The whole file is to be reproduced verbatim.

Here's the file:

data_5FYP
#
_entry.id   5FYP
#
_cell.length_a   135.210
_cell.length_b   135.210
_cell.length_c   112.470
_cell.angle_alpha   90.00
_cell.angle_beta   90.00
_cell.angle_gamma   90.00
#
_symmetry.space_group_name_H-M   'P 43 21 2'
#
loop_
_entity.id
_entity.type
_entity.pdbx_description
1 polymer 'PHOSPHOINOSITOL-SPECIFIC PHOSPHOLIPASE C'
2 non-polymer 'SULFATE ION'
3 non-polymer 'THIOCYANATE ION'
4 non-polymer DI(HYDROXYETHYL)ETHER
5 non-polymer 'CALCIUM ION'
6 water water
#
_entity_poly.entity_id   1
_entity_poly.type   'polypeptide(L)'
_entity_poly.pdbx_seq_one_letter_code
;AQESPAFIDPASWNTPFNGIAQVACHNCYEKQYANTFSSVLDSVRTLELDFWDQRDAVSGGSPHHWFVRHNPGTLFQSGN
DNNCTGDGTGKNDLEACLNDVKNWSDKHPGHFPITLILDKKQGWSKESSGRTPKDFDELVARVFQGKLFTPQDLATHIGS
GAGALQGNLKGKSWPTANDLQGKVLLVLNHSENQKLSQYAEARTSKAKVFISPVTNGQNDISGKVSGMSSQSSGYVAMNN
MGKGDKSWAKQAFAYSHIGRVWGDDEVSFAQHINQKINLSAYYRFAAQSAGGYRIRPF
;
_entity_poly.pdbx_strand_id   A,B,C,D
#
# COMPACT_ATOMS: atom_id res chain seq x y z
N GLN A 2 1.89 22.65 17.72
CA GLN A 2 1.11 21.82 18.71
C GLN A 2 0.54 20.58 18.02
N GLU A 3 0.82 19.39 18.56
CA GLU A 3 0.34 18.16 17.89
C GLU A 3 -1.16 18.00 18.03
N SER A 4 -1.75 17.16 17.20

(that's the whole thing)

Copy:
data_5FYP
#
_entry.id   5FYP
#
_cell.length_a   135.210
_cell.length_b   135.210
_cell.length_c   112.470
_cell.angle_alpha   90.00
_cell.angle_beta   90.00
_cell.angle_gamma   90.00
#
_symmetry.space_group_name_H-M   'P 43 21 2'
#
loop_
_entity.id
_entity.type
_entity.pdbx_description
1 polymer 'PHOSPHOINOSITOL-SPECIFIC PHOSPHOLIPASE C'
2 non-polymer 'SULFATE ION'
3 non-polymer 'THIOCYANATE ION'
4 non-polymer DI(HYDROXYETHYL)ETHER
5 non-polymer 'CALCIUM ION'
6 water water
#
_entity_poly.entity_id   1
_entity_poly.type   'polypeptide(L)'
_entity_poly.pdbx_seq_one_letter_code
;AQESPAFIDPASWNTPFNGIAQVACHNCYEKQYANTFSSVLDSVRTLELDFWDQRDAVSGGSPHHWFVRHNPGTLFQSGN
DNNCTGDGTGKNDLEACLNDVKNWSDKHPGHFPITLILDKKQGWSKESSGRTPKDFDELVARVFQGKLFTPQDLATHIGS
GAGALQGNLKGKSWPTANDLQGKVLLVLNHSENQKLSQYAEARTSKAKVFISPVTNGQNDISGKVSGMSSQSSGYVAMNN
MGKGDKSWAKQAFAYSHIGRVWGDDEVSFAQHINQKINLSAYYRFAAQSAGGYRIRPF
;
_entity_poly.pdbx_strand_id   A,B,C,D
#
# COMPACT_ATOMS: atom_id res chain seq x y z
N GLN A 2 1.89 22.65 17.72
CA GLN A 2 1.11 21.82 18.71
C GLN A 2 0.54 20.58 18.02
N GLU A 3 0.82 19.39 18.56
CA GLU A 3 0.34 18.16 17.89
C GLU A 3 -1.16 18.00 18.03
N SER A 4 -1.75 17.16 17.20